In the late ‘70s, Isao Takahata was tapped to lead the TV adaptation of the 1908 Canadian novel Anne of Green Gables by Lucy Maud Montgomery. Like his other hit, Heidi of the Alps, it was released as part of an ongoing project by the Japanese animation industry to adapt novels from around the world into series — a project eventually named World Masterpiece Theater (aka Meigeki).
The novel, a prototypical example of the young adult genre, chronicles the coming of age of orphan Anne Shirley in the fictional town of Avonlea on Prince Edward Island in Canada, following her from ages 11-16. Takahata, director and adapter, opted for an extremely faithful adaptation spread out across 50 episodes released in 1979. The show was an early collaboration between future Ghibli co-founders Takahata and Hayao Miyazaki, who designed Anne of Green Gables’ breathtaking scene backgrounds and layouts.
I haven’t seen the entirety of the TV show, but everything I’ve seen is an absolute masterpiece. The show is a lovely pastoral of the rural Canadian landscape, with rich multi-plane animation that supports an immersive sense of depth and space. Characters move elegantly and minimally so that each expression and movement counts.
Just as charming as the incredible visual profile of the show is its enveloping storytelling. The script is unhurried and delicate, letting scenarios and character dynamics unfold organically. Some 25-minute episodes contain little more structure than a conversation during a carriage ride. But this is not the product of filler or water-treading (a la the infamous 5-episode battles of Dragon Ball Z), but of a nuanced and deliberate pace of worldbuilding and character development. The characters of Anne of Green Gables have rich inner lives, none moreso than the title character, and they live a slow-paced life on Prince Edward Island. The patient way the show explores this builds empathy and immersion.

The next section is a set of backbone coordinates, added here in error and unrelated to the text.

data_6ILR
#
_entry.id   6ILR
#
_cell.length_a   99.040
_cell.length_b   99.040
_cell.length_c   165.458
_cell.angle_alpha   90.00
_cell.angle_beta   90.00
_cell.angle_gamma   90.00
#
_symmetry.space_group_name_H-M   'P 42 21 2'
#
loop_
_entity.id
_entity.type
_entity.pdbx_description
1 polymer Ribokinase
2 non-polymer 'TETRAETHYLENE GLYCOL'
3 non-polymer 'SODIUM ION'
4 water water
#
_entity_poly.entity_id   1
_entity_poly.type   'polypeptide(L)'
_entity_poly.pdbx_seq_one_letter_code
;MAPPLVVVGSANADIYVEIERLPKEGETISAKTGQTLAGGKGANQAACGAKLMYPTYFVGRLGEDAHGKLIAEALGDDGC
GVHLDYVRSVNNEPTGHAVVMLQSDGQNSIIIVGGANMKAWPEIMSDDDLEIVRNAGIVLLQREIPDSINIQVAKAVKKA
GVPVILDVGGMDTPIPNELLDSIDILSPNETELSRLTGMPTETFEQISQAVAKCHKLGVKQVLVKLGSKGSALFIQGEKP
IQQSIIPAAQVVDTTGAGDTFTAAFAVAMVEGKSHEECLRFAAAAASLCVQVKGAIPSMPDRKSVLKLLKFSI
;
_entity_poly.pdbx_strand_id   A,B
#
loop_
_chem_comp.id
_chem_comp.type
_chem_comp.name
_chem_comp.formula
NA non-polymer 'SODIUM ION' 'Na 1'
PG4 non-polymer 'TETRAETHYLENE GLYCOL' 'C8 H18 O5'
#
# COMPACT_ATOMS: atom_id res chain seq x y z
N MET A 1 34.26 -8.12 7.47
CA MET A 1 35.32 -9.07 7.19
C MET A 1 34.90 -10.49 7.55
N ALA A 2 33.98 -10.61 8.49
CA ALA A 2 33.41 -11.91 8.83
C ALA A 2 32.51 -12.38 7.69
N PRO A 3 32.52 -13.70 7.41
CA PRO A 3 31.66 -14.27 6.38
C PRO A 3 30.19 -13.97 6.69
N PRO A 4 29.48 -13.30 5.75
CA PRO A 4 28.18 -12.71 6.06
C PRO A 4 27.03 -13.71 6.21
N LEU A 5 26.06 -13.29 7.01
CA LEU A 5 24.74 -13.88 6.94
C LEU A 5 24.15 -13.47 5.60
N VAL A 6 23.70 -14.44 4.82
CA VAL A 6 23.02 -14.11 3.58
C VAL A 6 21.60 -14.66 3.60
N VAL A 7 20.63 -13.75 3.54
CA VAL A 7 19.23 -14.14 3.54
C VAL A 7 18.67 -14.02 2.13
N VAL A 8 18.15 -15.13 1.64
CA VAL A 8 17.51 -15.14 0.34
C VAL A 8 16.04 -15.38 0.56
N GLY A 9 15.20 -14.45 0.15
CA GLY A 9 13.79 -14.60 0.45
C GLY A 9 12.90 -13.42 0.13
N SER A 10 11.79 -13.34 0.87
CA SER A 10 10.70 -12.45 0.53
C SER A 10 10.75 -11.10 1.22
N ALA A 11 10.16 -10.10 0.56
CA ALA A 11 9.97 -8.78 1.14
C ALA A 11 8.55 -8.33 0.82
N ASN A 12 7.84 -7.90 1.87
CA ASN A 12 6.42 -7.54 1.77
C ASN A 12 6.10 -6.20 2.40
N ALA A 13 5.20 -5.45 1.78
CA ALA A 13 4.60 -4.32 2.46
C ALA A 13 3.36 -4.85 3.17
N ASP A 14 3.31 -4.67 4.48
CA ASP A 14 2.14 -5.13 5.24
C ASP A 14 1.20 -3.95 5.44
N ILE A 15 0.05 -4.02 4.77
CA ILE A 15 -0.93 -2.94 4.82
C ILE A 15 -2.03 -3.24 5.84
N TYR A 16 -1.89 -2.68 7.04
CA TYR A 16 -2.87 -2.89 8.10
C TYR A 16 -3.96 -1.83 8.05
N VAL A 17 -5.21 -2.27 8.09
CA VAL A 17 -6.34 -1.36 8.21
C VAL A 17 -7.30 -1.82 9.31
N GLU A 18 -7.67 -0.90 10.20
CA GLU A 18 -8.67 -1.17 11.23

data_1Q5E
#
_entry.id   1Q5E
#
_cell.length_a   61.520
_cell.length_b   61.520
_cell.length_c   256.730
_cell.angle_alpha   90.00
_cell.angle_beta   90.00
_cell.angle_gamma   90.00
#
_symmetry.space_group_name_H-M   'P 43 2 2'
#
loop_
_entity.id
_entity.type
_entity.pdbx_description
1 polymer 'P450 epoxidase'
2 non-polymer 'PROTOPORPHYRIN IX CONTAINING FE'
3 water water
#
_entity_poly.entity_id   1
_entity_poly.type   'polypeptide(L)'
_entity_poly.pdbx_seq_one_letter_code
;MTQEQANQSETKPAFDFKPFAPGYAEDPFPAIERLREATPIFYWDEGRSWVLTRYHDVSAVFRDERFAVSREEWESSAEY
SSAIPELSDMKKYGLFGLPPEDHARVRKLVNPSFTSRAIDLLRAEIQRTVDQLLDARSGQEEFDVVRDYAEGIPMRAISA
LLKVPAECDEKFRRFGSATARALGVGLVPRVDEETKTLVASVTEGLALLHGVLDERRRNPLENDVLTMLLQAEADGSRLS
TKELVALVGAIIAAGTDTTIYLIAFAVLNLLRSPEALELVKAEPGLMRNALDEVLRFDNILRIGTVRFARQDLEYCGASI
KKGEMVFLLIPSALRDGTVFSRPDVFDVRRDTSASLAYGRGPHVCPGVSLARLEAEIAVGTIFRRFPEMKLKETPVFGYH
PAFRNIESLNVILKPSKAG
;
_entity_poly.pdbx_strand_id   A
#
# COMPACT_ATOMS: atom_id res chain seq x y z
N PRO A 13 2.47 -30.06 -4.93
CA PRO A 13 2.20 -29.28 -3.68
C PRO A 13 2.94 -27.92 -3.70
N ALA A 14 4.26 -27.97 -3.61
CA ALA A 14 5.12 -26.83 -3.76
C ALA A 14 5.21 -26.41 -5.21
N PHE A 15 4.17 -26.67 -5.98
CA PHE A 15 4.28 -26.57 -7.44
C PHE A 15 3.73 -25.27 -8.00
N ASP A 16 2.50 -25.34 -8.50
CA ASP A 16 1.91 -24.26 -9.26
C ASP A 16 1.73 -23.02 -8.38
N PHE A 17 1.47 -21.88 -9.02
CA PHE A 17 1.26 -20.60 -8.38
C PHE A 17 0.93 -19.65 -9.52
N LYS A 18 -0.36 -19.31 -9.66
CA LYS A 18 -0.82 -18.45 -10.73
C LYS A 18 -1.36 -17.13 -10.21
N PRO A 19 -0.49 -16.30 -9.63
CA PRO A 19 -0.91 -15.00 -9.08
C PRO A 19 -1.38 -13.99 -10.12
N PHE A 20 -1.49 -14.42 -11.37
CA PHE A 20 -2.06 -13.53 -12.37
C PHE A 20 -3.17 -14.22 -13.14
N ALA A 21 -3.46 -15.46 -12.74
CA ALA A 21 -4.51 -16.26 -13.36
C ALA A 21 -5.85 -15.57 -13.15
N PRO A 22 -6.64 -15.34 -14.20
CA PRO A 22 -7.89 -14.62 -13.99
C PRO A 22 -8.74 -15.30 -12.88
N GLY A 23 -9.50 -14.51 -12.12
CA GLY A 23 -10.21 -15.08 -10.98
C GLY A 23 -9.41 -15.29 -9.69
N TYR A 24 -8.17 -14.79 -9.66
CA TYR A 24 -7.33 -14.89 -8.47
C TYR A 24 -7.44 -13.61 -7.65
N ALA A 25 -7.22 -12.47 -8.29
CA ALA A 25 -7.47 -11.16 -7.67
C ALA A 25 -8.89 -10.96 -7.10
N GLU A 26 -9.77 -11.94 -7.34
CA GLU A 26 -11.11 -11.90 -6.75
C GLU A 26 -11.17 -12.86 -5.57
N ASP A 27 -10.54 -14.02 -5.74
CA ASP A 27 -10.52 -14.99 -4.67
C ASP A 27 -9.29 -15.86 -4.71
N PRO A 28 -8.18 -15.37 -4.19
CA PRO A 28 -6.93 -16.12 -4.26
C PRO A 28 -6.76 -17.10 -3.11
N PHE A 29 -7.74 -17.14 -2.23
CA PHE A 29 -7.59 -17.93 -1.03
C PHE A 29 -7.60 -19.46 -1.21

In 1989, ten years after the successful run of the show, Takahata edited together a feature-length cut of the first six episodes of the show titled “Road to Green Gables,” which tells a self-contained story of Anne’s arrival at Green Gables and meeting with siblings Matthew and Marilla Cuthbert, who had intended to adopt a boy but were sent a girl. The feature-length edit was finally released in 2010.
The narrative feels a bit glacial compared to most movies — it is, after all, a couple of chapters of a novel stretched out to 100 minutes. But that’s one of the things I love about it. Watching it slows your heart rate down. The childlike wonder of Anne absorbing the beauty of trees and sunrises and brooks is absolutely infectious. The film’s patience at exploring Anne’s inner monologue across an emotionally fraught couple of days is really touching. And I’m especially fond of Matthew’s quick affection for Anne, and the semi-repressed way he tries to express this to the severe and practical Marilla, who of course also eventually grows fond of the girl.
There is something diminished in getting just the story’s introduction and knowing there’s a whole saga left to unfold. It holds together so well as a standalone piece, but the promise of more to come is so tantalizing. Watching it makes me immediately want to click play on Episode 7 and hop back into the sleepy town of Avonlea.